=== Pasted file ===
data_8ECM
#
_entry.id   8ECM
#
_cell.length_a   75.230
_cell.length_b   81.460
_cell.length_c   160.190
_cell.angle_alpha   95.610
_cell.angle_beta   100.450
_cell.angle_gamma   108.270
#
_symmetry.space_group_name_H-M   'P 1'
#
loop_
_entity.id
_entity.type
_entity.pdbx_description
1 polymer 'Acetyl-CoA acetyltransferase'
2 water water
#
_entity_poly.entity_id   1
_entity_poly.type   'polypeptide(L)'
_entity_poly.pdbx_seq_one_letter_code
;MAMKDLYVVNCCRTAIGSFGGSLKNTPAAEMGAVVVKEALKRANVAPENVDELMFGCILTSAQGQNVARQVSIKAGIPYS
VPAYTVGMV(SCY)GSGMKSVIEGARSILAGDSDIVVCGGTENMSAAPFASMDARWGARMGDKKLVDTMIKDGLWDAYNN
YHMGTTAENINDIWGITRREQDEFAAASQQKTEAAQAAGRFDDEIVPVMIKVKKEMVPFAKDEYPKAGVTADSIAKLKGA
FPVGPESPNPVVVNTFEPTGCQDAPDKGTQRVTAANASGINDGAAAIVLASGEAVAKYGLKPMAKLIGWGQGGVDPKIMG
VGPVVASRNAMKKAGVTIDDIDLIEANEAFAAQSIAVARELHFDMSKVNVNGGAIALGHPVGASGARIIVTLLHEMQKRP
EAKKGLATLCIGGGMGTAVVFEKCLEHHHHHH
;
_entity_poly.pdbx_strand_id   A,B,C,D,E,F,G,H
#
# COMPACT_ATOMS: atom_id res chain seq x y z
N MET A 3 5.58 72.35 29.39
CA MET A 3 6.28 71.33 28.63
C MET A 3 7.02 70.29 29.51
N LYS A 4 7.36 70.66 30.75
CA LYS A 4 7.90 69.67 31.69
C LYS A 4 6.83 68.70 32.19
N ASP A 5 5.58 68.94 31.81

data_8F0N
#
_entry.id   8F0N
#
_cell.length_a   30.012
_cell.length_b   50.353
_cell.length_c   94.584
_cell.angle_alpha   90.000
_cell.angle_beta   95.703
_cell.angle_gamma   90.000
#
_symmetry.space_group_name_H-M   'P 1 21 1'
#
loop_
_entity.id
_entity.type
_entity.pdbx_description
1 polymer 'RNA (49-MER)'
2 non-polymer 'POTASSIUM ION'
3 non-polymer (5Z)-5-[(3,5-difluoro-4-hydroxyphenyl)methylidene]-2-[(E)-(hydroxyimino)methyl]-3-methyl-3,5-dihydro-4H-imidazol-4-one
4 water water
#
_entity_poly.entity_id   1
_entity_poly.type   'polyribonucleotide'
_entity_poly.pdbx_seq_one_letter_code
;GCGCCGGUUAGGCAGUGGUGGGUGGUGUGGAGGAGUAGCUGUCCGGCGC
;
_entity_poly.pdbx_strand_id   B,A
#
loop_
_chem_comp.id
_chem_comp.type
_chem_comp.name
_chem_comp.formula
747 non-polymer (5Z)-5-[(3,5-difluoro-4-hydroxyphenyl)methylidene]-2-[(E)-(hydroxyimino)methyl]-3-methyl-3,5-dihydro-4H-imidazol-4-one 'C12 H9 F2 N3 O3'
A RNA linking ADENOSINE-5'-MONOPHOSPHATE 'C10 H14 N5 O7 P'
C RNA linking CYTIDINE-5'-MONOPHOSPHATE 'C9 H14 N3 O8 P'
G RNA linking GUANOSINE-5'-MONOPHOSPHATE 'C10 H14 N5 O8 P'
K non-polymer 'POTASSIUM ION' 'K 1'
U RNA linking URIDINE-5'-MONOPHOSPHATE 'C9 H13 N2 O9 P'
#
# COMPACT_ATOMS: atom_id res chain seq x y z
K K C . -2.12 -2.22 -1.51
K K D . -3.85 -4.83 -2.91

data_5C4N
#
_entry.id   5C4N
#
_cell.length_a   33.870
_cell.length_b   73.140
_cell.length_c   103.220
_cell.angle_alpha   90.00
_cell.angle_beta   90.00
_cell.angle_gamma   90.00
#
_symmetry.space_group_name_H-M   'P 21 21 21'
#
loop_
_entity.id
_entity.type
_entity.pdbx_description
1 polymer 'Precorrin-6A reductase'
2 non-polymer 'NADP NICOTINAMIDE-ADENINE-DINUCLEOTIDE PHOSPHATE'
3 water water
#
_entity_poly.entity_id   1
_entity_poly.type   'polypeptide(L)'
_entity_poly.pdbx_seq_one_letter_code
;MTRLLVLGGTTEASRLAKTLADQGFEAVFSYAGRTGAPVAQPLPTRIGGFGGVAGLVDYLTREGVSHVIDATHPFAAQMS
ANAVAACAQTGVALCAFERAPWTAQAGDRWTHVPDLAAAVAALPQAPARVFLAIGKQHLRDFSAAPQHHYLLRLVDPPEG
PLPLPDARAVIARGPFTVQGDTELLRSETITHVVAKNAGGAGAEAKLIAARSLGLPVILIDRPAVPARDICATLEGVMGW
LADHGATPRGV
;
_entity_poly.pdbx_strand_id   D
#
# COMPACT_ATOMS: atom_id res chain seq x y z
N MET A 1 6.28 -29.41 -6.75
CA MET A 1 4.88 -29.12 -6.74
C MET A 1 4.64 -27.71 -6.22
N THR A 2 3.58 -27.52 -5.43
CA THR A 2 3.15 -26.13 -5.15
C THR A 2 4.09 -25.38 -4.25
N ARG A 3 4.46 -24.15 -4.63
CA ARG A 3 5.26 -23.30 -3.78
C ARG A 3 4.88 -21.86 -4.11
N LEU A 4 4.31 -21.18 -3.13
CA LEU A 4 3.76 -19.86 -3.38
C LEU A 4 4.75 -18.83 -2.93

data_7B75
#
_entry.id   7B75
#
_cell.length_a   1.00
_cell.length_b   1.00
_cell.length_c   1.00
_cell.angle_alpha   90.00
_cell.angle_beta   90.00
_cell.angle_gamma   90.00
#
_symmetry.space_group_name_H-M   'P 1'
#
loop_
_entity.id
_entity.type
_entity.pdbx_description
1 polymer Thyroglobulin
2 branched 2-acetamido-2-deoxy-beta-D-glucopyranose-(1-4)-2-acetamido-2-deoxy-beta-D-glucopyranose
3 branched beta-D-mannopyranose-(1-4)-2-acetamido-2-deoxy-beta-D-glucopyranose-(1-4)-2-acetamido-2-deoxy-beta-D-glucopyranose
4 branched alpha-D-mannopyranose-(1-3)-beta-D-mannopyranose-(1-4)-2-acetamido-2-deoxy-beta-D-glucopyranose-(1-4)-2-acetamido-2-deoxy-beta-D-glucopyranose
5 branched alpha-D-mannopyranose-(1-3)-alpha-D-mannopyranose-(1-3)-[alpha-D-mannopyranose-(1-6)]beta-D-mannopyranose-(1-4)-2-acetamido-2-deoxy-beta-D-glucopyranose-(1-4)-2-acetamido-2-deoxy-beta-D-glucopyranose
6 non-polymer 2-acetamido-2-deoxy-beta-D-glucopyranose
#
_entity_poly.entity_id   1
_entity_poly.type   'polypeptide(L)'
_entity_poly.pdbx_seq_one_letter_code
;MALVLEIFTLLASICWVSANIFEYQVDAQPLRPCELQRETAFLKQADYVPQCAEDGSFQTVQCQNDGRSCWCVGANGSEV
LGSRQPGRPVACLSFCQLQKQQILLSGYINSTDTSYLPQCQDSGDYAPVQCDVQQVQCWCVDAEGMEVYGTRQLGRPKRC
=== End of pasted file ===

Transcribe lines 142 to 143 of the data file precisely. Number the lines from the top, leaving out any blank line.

loop_
_entity.id